Troster_edit 4page.qxp 1/8/08 10:23 am Page 71
Effects of Deep Brain Stimulation on Cognition, Mood, and Behavior in Parkinson’s Disease
adaptation and alterations in medication after surgery. Stimulation in or around Rothlind and co-workers
recently reported on a randomized comparison of
the STN has been observed to acutely lead to visual hallucinations,
staged, bilateral GPi, and STN DBS in 42 patients and also found that
laughter and euphoria,
Acute minimal cognitive changes ensued from the second relative to the first
mood changes are typically provoked by stimulation, dorsal or ventral, to the operation. Semantic verbal fluency (the ability to quickly name items
target for motor symptom control,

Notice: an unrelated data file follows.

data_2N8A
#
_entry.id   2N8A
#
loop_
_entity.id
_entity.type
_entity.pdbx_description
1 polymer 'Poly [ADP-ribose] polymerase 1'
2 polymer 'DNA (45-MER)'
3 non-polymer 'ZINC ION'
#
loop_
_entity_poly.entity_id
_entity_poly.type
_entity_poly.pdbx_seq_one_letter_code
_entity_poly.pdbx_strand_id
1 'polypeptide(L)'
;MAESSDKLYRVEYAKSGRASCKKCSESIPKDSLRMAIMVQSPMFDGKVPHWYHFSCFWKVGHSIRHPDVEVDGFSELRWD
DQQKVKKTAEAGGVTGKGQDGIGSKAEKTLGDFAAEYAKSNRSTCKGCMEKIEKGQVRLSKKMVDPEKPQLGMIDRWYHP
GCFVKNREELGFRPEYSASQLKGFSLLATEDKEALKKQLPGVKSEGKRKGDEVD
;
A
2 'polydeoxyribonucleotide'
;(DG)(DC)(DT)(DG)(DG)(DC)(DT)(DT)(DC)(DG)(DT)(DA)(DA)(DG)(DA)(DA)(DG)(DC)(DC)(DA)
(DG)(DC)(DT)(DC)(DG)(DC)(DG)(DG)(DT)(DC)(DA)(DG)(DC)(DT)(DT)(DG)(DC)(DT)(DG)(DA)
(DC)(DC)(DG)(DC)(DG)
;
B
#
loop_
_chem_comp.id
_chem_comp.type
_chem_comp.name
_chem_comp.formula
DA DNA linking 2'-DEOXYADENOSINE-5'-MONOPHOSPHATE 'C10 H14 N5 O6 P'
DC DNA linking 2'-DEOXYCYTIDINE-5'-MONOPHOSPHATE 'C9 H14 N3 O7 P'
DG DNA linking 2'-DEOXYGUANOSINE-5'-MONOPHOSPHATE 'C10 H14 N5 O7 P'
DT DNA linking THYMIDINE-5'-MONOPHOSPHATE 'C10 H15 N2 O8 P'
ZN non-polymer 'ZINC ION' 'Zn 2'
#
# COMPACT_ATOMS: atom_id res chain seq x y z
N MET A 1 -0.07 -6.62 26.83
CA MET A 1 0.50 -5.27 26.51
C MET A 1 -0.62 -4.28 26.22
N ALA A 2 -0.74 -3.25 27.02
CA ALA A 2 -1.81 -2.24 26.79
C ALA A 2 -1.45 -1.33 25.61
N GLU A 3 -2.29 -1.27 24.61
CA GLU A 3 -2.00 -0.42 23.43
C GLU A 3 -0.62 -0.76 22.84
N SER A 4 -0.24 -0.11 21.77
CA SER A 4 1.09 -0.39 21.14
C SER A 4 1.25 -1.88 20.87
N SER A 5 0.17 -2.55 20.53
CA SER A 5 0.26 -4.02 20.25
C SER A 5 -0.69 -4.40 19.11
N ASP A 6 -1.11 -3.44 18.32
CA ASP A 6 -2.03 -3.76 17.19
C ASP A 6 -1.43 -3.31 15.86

whereas apathy is associated with ventral belonging to a category such as fruits) declined after left DBS regardless of
and medial STN DBS,
hypomania with anteromedial STN DBS,
and delusions whether the left side was operated on first or second. Although phonemic
with medial stimulation.
Aggression occurs with stimulation in the region of verbal fluency also declined after left DBS only, a significant effect of the
the triangle of Sano,
although aggression has also been observed after second surgery was not demonstrated.
stimulation via accurately placed STN electrodes.
It is unclear whether GPi DBS is safer than alternative procedures such as
There seems to be a disparity between studies reporting post- pallidotomy or STN DBS. Studies by Merello et al.
and Fields et al.
operative depression and those using symptom rating scales and self- cognitive safety of GPi DBS and pallidotomy to be comparable. Although some